Norwegian authorities are to appeal against a ruling that the human rights of mass murderer Anders Breivik have been violated by the conditions of his imprisonment, justice minister Anders Anundsen announced on Tuesday (26 April).
Earlier in April a court in Oslo ruled that the conditions of Breivik's imprisonment constituted an infringement of his human rights, and described his solitary confinement as a "completely locked world."
"I have asked the Office of the Attorney General to appeal the verdict," Anundsen said in a statement, and said the state did not agree that conditions constitute "inhuman or degrading" treatment, under article 3 of the European Convention on Human Rights.
Far-right extremist Breivik killed eight people in a bomb attack in the Norwegian capital, before shooting dead 69 people at a Labour party youth camp on the island of Utoeya in July 2011.
Breivik had challenged the government over the conditions of his confinement, under which he is kept alone in his cell for 22 to 23 hours a day, denied contact with other prisoners, and communicates with prison staff through a thick glass partition.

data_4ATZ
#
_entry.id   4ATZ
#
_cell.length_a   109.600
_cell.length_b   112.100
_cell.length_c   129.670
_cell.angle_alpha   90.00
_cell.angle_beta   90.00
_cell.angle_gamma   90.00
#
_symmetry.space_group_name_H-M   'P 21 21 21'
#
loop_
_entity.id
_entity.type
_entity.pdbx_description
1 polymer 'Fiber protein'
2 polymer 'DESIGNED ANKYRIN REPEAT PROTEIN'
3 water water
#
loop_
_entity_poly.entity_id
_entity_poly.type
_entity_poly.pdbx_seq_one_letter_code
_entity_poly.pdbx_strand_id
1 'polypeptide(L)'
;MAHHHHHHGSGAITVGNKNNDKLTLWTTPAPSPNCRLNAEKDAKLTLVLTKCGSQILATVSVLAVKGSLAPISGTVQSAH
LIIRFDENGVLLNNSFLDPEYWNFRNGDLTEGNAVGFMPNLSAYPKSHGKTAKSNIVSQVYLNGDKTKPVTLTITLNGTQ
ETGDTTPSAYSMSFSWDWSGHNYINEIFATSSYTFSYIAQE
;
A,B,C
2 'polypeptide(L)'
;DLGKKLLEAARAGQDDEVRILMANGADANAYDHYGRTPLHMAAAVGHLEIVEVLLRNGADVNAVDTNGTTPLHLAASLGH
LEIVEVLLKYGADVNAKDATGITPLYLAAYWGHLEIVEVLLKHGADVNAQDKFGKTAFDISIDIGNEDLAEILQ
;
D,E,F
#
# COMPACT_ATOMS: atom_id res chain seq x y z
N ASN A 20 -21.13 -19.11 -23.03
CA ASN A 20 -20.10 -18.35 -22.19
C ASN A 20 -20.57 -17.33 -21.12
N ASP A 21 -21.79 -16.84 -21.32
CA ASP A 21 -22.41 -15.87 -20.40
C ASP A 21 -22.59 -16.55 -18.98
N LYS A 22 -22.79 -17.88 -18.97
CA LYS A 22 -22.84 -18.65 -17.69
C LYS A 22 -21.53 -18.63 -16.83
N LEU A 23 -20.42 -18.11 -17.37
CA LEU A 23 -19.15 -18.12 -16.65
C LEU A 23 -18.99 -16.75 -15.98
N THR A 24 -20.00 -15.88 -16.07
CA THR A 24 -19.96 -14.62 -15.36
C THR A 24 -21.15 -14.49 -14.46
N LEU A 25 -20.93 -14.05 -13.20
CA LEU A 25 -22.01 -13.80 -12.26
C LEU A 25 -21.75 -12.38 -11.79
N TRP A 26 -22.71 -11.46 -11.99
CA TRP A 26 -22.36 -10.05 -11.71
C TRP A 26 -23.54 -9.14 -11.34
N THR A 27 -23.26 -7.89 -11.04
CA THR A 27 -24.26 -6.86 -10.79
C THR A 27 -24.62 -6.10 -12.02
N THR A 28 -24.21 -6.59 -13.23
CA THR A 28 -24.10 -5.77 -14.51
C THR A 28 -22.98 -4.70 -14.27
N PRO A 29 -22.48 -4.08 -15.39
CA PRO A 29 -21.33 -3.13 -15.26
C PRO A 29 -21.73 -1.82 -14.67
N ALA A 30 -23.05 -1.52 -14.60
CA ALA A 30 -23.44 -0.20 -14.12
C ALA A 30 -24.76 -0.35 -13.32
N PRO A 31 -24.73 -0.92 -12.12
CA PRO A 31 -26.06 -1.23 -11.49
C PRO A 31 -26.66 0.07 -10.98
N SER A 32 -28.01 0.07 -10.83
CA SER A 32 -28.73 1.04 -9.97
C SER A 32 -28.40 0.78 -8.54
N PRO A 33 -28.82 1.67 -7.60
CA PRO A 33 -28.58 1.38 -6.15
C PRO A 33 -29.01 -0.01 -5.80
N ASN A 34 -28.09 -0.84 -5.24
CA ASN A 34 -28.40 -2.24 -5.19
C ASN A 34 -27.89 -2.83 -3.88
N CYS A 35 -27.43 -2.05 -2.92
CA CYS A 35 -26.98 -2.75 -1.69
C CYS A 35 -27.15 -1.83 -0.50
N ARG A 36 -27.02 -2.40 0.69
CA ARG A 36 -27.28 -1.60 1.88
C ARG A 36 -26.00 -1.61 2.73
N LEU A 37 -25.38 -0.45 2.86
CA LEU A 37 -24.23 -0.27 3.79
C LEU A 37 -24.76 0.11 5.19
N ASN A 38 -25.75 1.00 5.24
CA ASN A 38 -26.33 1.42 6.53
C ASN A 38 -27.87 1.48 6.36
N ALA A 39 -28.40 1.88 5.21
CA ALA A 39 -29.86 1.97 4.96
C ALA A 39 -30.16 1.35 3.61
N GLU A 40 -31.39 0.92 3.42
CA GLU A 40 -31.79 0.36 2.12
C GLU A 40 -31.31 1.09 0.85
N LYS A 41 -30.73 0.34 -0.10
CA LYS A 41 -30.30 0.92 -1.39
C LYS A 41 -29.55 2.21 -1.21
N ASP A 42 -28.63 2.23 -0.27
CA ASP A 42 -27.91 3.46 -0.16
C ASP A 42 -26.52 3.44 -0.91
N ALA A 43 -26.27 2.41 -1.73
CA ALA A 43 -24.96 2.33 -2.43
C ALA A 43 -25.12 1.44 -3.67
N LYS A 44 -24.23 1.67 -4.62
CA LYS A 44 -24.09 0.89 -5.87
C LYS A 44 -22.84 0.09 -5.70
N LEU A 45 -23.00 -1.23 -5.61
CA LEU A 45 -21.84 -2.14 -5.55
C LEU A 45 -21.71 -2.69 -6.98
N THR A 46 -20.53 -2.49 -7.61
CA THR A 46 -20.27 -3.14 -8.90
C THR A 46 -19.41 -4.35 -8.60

Judge Helen Andenaes Sekulic said in her ruling that the conditions of imprisonment were so markedly different from those of other inmates in Norway that they constituted an extra punishment. She said the right to humane conditions of imprisonment constituted a "a fundamental value in a democratic society" and also applied to "terrorists and killers."
Judge Sekulic said that Breivik had been woken up every hour at night, and had been subjected to strip searches with female officers present, which he found particularly difficult.
However she found that the state was right to restrict his correspondence, which she said did not violate his right to private or family life. Norwegian authorities say the condition is necessary to stop Breivik forming far-right networks outside prison.